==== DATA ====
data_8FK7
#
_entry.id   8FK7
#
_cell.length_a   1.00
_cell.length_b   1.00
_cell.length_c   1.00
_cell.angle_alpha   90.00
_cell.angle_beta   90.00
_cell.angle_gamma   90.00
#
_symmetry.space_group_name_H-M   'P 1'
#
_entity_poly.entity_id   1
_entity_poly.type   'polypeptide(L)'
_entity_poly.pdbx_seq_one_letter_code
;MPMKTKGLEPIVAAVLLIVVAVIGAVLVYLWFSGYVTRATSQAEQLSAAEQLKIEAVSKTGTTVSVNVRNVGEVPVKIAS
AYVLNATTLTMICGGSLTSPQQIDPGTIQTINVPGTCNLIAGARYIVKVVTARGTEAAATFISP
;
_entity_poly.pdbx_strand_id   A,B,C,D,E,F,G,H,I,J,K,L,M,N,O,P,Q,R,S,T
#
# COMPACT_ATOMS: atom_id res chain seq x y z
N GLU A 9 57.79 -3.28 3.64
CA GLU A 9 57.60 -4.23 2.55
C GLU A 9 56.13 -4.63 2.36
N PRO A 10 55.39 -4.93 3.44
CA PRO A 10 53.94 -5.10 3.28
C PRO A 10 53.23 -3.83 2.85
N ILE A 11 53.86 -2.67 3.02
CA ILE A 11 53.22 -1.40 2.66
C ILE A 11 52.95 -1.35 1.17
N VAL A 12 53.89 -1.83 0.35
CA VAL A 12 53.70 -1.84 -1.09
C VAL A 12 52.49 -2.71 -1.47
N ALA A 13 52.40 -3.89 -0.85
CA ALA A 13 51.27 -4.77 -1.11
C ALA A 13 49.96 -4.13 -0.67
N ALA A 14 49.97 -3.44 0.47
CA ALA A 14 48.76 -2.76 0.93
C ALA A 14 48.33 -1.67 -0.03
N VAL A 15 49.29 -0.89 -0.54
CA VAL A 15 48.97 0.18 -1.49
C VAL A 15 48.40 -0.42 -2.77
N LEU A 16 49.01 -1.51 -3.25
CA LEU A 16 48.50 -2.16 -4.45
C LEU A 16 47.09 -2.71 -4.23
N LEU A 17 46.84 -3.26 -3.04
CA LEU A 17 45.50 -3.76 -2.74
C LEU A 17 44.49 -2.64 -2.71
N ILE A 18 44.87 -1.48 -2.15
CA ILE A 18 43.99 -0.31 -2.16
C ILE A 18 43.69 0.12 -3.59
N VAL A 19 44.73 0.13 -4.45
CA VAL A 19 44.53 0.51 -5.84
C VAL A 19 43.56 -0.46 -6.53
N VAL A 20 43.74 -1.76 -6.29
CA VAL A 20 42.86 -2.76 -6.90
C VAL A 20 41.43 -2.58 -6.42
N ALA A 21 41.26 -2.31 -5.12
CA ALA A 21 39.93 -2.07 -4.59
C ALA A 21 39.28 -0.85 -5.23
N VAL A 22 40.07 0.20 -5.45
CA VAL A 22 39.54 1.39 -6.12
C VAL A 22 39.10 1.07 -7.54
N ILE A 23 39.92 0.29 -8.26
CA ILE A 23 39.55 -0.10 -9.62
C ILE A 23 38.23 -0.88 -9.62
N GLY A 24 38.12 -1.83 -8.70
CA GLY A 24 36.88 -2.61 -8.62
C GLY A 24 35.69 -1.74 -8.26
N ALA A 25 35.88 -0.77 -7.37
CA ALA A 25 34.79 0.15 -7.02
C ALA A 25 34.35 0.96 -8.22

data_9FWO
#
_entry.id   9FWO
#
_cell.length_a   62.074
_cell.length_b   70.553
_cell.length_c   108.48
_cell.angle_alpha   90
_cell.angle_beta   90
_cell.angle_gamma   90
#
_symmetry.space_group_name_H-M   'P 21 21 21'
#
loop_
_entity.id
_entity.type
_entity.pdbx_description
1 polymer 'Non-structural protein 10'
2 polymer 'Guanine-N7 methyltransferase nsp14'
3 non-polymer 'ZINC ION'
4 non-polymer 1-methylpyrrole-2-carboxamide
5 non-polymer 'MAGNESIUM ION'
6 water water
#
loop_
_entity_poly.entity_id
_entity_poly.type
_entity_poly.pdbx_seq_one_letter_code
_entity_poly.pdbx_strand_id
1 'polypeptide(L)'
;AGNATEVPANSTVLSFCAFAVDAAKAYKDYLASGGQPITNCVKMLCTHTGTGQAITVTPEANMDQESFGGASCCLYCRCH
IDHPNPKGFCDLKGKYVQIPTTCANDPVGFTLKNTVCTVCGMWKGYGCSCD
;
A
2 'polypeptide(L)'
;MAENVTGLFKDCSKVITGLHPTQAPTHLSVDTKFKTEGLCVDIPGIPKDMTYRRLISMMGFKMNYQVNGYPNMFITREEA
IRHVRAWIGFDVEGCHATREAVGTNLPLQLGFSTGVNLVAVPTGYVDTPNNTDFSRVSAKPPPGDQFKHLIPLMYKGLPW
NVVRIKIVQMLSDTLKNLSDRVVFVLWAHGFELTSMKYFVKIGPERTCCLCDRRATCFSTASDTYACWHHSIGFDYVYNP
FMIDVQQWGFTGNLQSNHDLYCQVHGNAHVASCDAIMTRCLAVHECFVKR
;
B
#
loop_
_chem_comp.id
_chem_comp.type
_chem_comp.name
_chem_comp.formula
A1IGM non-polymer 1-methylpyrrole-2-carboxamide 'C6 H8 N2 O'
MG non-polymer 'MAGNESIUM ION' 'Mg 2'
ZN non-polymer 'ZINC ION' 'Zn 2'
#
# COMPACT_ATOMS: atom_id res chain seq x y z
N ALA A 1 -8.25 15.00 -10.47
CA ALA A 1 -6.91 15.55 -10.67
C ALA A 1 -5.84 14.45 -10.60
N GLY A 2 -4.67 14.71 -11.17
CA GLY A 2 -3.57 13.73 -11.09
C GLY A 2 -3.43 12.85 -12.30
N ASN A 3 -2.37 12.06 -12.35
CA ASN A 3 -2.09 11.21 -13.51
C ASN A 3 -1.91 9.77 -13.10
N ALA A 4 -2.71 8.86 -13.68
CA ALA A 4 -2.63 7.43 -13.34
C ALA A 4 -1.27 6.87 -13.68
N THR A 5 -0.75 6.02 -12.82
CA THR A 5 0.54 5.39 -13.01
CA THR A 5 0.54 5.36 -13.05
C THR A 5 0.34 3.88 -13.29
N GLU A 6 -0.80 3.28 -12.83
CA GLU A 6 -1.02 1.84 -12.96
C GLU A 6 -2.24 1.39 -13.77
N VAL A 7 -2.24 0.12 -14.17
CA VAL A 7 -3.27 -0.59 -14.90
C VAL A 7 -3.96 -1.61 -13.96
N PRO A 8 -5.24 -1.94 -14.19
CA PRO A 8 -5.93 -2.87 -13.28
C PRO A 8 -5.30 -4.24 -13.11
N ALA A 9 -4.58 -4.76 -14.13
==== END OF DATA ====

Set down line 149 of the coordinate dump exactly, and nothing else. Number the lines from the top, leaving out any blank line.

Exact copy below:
CA PRO A 8 -5.93 -2.87 -13.28